Chapter

What Constitutes the Mind‐Body Problem?

Colin McGinn

in Consciousness and its Objects

Published in print March 2004 | ISBN: 9780199267606
Published online January 2005 | e-ISBN: 9780191601798 | DOI: http://dx.doi.org/10.1093/019926760X.003.0002
What Constitutes the Mind‐Body Problem?

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The source and nature of the mind-body problem – the problem of relating consciousness and the brain – is diagnosed. With Russell’s distinction between knowledge by description and knowledge by acquaintance in mind, McGinn suggests that our knowledge of the essence of consciousness is acquired by acquaintance, and that this justifiably produces our sense of the problem. Since knowledge by acquaintance is complete but not reducible to propositional knowledge, it may be that our knowledge of consciousness gives us insight into its essence which cannot be formulated propositionally: we know the nature of consciousness but cannot say what it is in the form of truths about consciousness. It is further argued that the properties of consciousness, which make it problematically related to the brain – its subjectivity and intentionality, its being essentially reflective and known infallibly – are consequential rather than intrinsic aspects of the nature of consciousness. It is explained how the fact that we know by this form of introspective self-consciousness that there is a mind-body problem means that we shall be unable in principle to solve the problem with our current cognitive faculties (‘mysterianism’).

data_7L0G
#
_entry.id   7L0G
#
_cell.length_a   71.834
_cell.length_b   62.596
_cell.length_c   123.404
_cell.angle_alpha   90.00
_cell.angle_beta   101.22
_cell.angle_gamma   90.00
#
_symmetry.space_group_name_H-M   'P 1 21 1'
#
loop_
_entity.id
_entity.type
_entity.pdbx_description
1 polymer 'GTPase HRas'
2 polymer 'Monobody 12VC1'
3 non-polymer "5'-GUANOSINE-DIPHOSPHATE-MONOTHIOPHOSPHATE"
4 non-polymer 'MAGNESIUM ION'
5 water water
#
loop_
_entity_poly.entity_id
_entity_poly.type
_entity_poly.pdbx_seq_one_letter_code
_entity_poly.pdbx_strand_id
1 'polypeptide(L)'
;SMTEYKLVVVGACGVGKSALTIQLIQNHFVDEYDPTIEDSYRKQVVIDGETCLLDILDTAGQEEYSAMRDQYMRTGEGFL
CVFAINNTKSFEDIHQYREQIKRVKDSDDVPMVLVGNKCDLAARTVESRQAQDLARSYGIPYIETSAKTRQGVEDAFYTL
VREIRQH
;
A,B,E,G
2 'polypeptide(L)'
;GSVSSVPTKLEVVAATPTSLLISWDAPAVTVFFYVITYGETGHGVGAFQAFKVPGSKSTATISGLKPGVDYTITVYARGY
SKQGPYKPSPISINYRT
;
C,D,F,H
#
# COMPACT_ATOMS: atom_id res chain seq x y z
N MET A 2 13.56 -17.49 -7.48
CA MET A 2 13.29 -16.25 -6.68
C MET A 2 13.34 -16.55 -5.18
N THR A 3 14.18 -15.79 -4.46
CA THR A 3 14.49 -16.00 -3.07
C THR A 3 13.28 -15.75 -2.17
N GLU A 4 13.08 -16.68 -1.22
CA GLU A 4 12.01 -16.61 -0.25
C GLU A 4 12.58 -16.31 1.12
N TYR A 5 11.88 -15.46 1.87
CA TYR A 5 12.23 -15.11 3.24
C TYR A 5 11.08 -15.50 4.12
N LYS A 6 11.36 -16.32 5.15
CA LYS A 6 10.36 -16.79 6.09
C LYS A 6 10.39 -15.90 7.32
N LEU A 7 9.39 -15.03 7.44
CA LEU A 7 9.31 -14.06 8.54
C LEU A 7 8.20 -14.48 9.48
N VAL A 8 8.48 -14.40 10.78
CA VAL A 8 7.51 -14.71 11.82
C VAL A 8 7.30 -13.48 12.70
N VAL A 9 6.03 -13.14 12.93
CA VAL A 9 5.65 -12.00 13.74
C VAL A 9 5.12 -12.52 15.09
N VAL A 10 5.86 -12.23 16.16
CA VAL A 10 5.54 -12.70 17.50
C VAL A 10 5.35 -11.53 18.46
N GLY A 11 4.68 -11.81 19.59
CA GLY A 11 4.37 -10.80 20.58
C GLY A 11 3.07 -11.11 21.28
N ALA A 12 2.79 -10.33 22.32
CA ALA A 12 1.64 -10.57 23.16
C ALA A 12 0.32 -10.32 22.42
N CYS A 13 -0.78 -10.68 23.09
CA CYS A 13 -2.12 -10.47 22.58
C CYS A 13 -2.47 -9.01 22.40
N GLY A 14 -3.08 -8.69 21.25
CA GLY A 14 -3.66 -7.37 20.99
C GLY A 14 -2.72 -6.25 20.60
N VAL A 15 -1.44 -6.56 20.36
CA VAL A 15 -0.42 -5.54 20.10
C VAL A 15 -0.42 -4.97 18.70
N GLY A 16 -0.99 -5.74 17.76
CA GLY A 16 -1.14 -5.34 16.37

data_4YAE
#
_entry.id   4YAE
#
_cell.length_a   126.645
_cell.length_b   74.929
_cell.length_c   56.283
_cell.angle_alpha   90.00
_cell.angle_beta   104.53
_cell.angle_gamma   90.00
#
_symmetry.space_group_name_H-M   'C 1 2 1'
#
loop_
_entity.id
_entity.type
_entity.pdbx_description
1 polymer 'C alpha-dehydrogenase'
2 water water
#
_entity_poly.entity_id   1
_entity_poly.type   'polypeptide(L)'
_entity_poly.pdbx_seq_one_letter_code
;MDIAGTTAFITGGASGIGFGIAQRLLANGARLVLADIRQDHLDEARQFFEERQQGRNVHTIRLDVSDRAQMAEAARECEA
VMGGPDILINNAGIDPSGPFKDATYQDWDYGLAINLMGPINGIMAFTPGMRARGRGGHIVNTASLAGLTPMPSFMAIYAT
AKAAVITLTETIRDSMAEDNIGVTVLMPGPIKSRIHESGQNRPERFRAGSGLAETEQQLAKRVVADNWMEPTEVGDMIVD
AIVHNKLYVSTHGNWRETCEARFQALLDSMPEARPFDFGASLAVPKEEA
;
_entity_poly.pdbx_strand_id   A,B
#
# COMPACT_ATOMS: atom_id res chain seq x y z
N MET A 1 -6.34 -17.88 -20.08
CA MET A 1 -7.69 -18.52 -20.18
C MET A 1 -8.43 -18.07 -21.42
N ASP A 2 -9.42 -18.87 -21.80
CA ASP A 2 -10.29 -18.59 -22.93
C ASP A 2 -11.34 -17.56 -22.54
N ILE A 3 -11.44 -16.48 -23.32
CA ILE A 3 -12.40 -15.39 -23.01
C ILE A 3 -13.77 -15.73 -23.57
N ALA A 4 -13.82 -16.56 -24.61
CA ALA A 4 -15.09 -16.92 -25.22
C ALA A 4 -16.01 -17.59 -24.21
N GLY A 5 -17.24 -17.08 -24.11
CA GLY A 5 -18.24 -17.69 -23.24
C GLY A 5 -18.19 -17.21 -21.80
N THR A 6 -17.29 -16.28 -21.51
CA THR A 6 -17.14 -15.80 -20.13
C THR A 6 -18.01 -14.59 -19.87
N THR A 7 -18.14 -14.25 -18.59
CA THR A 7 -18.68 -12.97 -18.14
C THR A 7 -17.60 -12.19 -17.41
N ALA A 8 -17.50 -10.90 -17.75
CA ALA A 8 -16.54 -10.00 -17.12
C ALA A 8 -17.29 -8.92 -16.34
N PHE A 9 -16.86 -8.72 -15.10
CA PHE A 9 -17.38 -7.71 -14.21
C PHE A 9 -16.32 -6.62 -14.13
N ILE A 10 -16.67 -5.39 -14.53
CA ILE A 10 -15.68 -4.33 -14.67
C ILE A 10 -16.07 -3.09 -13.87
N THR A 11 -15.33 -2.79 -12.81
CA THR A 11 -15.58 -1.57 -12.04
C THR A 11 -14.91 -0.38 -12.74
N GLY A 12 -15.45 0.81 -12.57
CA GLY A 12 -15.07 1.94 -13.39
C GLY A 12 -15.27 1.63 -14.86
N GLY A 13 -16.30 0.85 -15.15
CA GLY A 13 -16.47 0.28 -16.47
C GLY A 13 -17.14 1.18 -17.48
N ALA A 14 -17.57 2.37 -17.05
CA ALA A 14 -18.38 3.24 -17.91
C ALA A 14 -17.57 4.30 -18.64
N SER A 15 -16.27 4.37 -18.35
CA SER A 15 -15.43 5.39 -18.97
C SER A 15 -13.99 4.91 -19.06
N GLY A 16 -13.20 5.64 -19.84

Keywords: consciousness; knowledge by acquaintance; knowledge by description; mind-body problem; mysterianism; Russell

Chapter.  7916 words. 

Subjects: Philosophy of Mind

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